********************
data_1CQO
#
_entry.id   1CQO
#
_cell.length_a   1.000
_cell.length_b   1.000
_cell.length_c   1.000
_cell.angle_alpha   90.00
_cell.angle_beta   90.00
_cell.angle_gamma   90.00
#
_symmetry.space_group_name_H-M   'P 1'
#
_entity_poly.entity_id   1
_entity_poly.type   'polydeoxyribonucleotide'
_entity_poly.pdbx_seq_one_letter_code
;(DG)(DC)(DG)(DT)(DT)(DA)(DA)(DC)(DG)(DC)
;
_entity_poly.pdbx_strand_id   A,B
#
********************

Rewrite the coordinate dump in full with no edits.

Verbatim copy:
data_1CQO
#
_entry.id   1CQO
#
_cell.length_a   1.000
_cell.length_b   1.000
_cell.length_c   1.000
_cell.angle_alpha   90.00
_cell.angle_beta   90.00
_cell.angle_gamma   90.00
#
_symmetry.space_group_name_H-M   'P 1'
#
_entity_poly.entity_id   1
_entity_poly.type   'polydeoxyribonucleotide'
_entity_poly.pdbx_seq_one_letter_code
;(DG)(DC)(DG)(DT)(DT)(DA)(DA)(DC)(DG)(DC)
;
_entity_poly.pdbx_strand_id   A,B
#